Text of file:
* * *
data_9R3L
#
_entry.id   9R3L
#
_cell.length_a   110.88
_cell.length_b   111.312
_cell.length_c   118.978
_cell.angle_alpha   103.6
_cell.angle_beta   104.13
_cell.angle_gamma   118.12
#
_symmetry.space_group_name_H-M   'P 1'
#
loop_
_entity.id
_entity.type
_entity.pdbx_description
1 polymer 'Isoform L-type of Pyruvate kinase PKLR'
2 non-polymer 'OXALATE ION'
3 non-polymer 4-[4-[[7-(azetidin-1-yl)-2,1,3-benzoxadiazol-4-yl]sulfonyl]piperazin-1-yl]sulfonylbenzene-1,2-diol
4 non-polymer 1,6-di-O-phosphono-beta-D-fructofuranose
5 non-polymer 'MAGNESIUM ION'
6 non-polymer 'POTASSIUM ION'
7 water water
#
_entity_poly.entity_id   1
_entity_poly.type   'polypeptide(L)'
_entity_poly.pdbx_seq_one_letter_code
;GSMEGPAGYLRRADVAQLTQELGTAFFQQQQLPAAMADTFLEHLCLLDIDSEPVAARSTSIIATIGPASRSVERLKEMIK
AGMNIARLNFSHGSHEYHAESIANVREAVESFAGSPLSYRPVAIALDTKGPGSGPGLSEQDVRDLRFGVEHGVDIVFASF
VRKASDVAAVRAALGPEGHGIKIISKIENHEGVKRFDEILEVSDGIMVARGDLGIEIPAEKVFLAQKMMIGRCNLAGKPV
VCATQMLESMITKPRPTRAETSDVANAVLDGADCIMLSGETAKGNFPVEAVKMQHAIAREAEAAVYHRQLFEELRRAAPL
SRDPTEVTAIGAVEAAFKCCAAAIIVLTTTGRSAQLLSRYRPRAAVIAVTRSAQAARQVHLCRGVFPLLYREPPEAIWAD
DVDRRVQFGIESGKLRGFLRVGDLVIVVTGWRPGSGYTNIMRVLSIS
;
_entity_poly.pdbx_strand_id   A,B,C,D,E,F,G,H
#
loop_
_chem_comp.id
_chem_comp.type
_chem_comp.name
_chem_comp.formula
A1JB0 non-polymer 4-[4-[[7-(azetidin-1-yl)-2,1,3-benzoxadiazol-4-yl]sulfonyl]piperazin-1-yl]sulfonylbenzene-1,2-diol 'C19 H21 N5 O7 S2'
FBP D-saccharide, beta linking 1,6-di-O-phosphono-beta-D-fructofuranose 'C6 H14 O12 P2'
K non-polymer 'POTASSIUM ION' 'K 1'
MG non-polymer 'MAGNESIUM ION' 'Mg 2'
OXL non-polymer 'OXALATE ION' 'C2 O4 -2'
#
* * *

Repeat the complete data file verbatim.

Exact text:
data_9R3L
#
_entry.id   9R3L
#
_cell.length_a   110.88
_cell.length_b   111.312
_cell.length_c   118.978
_cell.angle_alpha   103.6
_cell.angle_beta   104.13
_cell.angle_gamma   118.12
#
_symmetry.space_group_name_H-M   'P 1'
#
loop_
_entity.id
_entity.type
_entity.pdbx_description
1 polymer 'Isoform L-type of Pyruvate kinase PKLR'
2 non-polymer 'OXALATE ION'
3 non-polymer 4-[4-[[7-(azetidin-1-yl)-2,1,3-benzoxadiazol-4-yl]sulfonyl]piperazin-1-yl]sulfonylbenzene-1,2-diol
4 non-polymer 1,6-di-O-phosphono-beta-D-fructofuranose
5 non-polymer 'MAGNESIUM ION'
6 non-polymer 'POTASSIUM ION'
7 water water
#
_entity_poly.entity_id   1
_entity_poly.type   'polypeptide(L)'
_entity_poly.pdbx_seq_one_letter_code
;GSMEGPAGYLRRADVAQLTQELGTAFFQQQQLPAAMADTFLEHLCLLDIDSEPVAARSTSIIATIGPASRSVERLKEMIK
AGMNIARLNFSHGSHEYHAESIANVREAVESFAGSPLSYRPVAIALDTKGPGSGPGLSEQDVRDLRFGVEHGVDIVFASF
VRKASDVAAVRAALGPEGHGIKIISKIENHEGVKRFDEILEVSDGIMVARGDLGIEIPAEKVFLAQKMMIGRCNLAGKPV
VCATQMLESMITKPRPTRAETSDVANAVLDGADCIMLSGETAKGNFPVEAVKMQHAIAREAEAAVYHRQLFEELRRAAPL
SRDPTEVTAIGAVEAAFKCCAAAIIVLTTTGRSAQLLSRYRPRAAVIAVTRSAQAARQVHLCRGVFPLLYREPPEAIWAD
DVDRRVQFGIESGKLRGFLRVGDLVIVVTGWRPGSGYTNIMRVLSIS
;
_entity_poly.pdbx_strand_id   A,B,C,D,E,F,G,H
#
loop_
_chem_comp.id
_chem_comp.type
_chem_comp.name
_chem_comp.formula
A1JB0 non-polymer 4-[4-[[7-(azetidin-1-yl)-2,1,3-benzoxadiazol-4-yl]sulfonyl]piperazin-1-yl]sulfonylbenzene-1,2-diol 'C19 H21 N5 O7 S2'
FBP D-saccharide, beta linking 1,6-di-O-phosphono-beta-D-fructofuranose 'C6 H14 O12 P2'
K non-polymer 'POTASSIUM ION' 'K 1'
MG non-polymer 'MAGNESIUM ION' 'Mg 2'
OXL non-polymer 'OXALATE ION' 'C2 O4 -2'
#